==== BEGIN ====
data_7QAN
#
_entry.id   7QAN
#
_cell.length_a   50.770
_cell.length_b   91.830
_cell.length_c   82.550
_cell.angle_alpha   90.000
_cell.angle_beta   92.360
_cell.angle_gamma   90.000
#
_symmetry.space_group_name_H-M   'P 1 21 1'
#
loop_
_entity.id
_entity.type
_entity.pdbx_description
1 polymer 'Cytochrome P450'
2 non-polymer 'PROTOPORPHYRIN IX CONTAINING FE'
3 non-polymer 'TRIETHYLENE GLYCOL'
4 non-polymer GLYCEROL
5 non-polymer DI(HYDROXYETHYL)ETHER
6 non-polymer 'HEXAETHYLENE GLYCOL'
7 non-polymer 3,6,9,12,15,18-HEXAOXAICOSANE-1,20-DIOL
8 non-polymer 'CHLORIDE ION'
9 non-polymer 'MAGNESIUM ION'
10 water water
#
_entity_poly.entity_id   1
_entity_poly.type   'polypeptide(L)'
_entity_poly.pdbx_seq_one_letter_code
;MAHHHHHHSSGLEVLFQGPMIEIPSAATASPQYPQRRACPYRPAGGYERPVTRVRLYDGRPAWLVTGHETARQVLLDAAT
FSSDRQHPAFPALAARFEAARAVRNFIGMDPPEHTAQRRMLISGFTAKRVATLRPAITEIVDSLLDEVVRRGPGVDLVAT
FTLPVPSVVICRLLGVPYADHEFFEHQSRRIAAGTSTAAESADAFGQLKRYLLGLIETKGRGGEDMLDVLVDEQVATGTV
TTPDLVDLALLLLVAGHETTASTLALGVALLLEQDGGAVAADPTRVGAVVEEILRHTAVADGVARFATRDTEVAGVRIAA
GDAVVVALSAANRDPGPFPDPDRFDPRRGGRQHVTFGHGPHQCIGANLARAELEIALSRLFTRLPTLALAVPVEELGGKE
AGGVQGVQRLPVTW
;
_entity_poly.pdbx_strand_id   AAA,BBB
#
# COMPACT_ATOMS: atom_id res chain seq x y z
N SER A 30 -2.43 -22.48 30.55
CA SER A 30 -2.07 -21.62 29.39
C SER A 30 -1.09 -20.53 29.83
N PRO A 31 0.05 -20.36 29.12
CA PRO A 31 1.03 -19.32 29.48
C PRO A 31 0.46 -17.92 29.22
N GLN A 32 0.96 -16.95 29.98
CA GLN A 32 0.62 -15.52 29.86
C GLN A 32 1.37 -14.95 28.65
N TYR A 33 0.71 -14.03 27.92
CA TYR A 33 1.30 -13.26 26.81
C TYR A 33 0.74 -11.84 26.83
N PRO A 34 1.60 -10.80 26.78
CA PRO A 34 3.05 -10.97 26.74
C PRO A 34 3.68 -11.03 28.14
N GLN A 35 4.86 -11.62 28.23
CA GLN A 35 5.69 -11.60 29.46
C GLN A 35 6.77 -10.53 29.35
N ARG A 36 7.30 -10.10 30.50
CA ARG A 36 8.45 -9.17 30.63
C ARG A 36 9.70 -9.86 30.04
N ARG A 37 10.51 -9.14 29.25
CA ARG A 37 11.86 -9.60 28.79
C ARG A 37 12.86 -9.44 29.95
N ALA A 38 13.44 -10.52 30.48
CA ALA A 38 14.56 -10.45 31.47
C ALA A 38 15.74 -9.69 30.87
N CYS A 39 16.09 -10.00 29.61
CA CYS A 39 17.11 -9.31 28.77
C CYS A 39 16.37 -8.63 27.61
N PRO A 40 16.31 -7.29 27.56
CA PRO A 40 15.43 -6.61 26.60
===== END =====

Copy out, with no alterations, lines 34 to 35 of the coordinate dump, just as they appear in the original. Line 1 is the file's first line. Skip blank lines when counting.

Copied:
FTLPVPSVVICRLLGVPYADHEFFEHQSRRIAAGTSTAAESADAFGQLKRYLLGLIETKGRGGEDMLDVLVDEQVATGTV
TTPDLVDLALLLLVAGHETTASTLALGVALLLEQDGGAVAADPTRVGAVVEEILRHTAVADGVARFATRDTEVAGVRIAA